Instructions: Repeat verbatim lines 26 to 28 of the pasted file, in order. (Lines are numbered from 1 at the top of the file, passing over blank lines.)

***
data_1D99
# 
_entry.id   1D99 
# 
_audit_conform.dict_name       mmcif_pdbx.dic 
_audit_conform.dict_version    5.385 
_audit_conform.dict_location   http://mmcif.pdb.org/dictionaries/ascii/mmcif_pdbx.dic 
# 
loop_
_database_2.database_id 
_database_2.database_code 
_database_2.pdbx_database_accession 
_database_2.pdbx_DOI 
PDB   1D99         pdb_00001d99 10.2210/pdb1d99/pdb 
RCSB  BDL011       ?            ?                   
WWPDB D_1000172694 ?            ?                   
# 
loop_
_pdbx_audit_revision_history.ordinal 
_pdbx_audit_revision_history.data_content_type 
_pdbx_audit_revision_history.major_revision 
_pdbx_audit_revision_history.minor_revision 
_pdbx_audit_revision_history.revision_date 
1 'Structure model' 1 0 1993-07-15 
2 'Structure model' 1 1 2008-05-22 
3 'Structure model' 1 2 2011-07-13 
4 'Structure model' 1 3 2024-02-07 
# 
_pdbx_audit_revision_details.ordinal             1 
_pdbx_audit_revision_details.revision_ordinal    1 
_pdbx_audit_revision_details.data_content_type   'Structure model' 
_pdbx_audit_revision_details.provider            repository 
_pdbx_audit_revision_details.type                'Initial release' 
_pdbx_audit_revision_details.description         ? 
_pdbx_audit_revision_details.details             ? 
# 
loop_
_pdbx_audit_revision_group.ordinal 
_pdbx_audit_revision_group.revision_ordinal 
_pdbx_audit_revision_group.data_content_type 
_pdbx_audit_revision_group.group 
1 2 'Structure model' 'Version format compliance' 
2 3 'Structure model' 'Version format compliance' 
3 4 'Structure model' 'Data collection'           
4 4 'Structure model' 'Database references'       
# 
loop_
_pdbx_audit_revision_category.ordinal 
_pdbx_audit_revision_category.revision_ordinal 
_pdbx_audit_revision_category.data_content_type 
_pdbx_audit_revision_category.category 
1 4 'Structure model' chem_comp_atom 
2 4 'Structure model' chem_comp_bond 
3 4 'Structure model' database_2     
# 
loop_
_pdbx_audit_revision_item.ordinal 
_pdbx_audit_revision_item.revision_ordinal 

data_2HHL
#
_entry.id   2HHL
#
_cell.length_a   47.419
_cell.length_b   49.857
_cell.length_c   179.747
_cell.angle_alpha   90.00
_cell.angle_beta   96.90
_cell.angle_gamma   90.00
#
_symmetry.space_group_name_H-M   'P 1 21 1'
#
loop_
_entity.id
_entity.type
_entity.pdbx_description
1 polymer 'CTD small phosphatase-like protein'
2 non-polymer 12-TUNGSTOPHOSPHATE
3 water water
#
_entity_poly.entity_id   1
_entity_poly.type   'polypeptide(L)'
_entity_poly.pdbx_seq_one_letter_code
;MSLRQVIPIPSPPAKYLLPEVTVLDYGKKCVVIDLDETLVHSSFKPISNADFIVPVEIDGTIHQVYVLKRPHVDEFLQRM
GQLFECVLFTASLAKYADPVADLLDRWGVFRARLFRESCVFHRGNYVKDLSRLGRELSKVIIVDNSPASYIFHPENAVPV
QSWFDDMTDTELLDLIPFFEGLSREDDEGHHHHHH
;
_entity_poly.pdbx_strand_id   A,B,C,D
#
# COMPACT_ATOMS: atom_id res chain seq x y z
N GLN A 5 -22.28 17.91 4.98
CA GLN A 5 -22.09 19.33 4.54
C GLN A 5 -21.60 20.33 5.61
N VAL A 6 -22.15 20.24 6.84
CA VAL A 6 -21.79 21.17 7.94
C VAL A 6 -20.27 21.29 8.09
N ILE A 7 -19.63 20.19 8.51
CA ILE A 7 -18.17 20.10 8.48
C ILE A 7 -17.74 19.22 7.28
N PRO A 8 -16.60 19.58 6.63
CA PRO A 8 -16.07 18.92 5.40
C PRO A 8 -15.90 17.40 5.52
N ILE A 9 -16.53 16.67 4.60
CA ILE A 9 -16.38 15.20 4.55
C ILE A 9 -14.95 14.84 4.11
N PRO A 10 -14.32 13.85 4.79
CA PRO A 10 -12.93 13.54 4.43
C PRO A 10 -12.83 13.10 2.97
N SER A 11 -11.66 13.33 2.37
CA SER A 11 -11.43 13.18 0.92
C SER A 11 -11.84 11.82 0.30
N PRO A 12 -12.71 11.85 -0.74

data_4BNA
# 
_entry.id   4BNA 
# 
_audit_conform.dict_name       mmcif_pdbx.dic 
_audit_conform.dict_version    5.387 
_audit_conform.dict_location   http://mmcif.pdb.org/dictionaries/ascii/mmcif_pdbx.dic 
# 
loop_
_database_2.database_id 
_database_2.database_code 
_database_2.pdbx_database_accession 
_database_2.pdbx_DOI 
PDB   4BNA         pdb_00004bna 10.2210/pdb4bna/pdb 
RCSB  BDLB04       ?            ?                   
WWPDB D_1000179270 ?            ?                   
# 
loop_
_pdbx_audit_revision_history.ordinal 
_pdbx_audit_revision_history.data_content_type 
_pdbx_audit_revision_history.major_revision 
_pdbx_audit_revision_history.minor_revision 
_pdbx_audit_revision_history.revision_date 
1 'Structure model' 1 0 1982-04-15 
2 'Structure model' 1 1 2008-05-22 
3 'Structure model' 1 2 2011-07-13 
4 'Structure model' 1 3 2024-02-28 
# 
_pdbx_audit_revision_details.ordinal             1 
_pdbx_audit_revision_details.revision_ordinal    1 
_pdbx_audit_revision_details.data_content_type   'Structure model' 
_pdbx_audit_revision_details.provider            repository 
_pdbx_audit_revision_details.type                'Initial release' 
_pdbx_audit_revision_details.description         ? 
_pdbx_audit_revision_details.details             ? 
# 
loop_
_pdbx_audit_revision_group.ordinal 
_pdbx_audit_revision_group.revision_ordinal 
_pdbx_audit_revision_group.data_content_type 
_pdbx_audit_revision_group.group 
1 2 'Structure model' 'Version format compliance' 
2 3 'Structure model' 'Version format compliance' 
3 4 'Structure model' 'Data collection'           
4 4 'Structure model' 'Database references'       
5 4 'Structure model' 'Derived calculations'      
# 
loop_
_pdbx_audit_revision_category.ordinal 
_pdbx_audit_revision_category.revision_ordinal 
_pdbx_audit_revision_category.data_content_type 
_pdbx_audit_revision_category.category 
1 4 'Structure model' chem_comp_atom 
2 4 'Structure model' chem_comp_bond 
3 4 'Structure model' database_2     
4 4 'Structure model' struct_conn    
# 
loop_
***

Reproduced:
3 'Structure model' 1 2 2011-07-13 
4 'Structure model' 1 3 2024-02-07 
# 